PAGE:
This morning we visited five historic churches in Philadelphia, some dating as early as 1761. The first three took place in Roman Catholic parishes, although in the first church, services are only held a few times a year.
Organist Matthew Glandorf did an outstanding job on the 1892 Hook & Hastings organ at Holy Trinity Church, where the building dates from 1789.
The best part of his playing was his improvisation on “Ein feste Burg” which was the hymn we sang just before. He included many fugal elements and it sounded as though the piece was written out (except it wasn’t!) In the biography section, I read that he was a student of McNeil Robinson — no wonder his improvisations were so good!
May I remind you that it was McNeil Robinson who wowed Honolulu audiences with his improvisation in 1975 when the Beckerath organ was dedicated, and two years later Neil came back to play two recitals plus our wedding.
We heard Isaac Drewes at the gorgeous Carmelite Monastery of Philadelphia next, and I liked his performance of Samuel Barber’s “Wondrous Love,” which was the hymn we sang. The Philadelphia Carmel was the birthplace of devotion to St. Therese, the “Little Flower,” in the United States.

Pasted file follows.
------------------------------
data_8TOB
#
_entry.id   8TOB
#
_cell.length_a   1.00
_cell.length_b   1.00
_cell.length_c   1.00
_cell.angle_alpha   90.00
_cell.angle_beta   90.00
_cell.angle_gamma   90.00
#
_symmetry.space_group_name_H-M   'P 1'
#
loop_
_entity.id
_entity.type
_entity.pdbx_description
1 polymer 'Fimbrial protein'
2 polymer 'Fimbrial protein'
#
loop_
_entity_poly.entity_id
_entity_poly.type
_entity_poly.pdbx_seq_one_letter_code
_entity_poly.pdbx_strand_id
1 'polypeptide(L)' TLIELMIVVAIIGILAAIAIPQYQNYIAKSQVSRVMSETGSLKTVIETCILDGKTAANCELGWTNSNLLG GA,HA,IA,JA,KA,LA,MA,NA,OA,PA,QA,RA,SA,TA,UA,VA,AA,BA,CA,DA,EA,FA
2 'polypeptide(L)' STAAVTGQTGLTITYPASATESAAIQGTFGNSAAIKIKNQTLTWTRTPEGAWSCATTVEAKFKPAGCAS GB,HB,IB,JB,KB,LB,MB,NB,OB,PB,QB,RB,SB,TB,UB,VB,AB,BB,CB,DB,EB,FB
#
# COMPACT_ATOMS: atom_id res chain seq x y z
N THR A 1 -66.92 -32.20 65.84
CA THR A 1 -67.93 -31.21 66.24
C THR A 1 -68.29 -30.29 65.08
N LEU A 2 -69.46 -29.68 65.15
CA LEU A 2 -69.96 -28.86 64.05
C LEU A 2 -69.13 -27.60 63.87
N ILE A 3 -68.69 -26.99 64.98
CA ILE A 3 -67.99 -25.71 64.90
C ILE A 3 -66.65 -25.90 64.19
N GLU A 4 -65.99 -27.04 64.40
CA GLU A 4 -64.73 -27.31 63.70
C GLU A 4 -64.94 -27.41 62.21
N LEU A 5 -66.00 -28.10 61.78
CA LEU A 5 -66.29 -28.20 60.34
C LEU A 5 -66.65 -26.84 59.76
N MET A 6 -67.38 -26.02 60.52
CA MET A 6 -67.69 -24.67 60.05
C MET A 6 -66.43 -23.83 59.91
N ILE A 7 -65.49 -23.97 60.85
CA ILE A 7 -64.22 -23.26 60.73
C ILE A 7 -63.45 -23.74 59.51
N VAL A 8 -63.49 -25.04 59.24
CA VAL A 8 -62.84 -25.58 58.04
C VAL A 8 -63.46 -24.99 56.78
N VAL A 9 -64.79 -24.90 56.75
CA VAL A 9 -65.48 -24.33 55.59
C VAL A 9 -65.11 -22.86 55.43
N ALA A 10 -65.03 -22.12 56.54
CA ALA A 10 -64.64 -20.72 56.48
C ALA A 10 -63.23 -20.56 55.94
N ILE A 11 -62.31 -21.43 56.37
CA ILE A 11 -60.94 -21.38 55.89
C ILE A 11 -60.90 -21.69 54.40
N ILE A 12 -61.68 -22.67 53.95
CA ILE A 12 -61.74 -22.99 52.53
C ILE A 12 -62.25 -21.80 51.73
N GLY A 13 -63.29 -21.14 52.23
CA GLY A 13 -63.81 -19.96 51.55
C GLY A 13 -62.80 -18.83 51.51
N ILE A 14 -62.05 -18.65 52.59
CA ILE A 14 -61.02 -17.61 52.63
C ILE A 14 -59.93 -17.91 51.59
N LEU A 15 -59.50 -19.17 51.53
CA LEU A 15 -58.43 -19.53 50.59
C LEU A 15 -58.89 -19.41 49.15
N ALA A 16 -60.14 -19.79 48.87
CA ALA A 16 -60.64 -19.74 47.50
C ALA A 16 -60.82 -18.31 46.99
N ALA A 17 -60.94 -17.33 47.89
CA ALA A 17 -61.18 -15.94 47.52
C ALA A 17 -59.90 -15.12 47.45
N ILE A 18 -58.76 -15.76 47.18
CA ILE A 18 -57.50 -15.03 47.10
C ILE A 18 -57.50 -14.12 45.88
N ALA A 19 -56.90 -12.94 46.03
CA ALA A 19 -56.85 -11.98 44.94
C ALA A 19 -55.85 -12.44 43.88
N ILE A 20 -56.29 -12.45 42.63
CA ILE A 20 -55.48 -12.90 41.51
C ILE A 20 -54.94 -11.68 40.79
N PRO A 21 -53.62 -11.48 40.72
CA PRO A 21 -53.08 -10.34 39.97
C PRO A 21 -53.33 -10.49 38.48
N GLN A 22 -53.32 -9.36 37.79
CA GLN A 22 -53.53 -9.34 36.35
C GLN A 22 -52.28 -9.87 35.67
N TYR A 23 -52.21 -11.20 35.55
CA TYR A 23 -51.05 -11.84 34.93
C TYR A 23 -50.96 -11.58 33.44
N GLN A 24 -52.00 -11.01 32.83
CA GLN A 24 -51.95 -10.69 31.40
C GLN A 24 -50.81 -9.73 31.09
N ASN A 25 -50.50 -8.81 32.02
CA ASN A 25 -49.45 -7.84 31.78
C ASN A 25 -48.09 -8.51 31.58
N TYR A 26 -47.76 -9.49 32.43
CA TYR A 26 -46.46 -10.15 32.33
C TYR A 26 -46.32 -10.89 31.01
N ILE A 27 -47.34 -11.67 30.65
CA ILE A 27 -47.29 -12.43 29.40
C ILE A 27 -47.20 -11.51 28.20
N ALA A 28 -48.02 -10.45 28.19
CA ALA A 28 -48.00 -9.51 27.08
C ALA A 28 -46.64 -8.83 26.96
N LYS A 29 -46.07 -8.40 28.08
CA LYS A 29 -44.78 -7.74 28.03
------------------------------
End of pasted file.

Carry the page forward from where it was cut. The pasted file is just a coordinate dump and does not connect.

The concert just before lunch was at St. Paul’s Roman Catholic Church and was performed by organist Alan Morrison. I thought his interpretation of the Mozart “F-Minor Fantasy” was brilliantly creative — he had so many echo effects, individual solos, and registration changes, that I don’t know how he managed it all so well.
As I was exiting the church, a man tapped me on the shoulder, “You probably don’t remember me, but … ” It turned out to be Eric Wicks, a former student of John McCreary and one of our Hawaii American Guild of Organists scholarship recipients! He is now the organist of the First Lutheran Church in Colorado Springs, CO and his 10-year-old son was with him, and also studies the organ! I can’t express how thrilled and proud I was that he let me know how one of our scholarship students turned out! He said he gave an organ recital this past spring and dedicated it to the memory of John McCreary. I have the vague recollection that he was in the 8th grade when he received the Hawaii AGO scholarship.
The afternoon recitals were in unairconditioned churches and I started feeling awfully sleepy because of the huge lunch we were served. The two recitals were at adjacent churches, Old Pine Street Presbyterian and St. Paul’s Episcopal, with organists Wesley Parrott and Caroline Robinson. I’m sure they played well, but I was thinking that my jet lag is catching up with me.
Tonight we’ll be at the Kimmel Center for the Performing Arts celebrating 60 years of the Organ Historical Society and 10 years of the Fred J. Cooper Memorial Organ.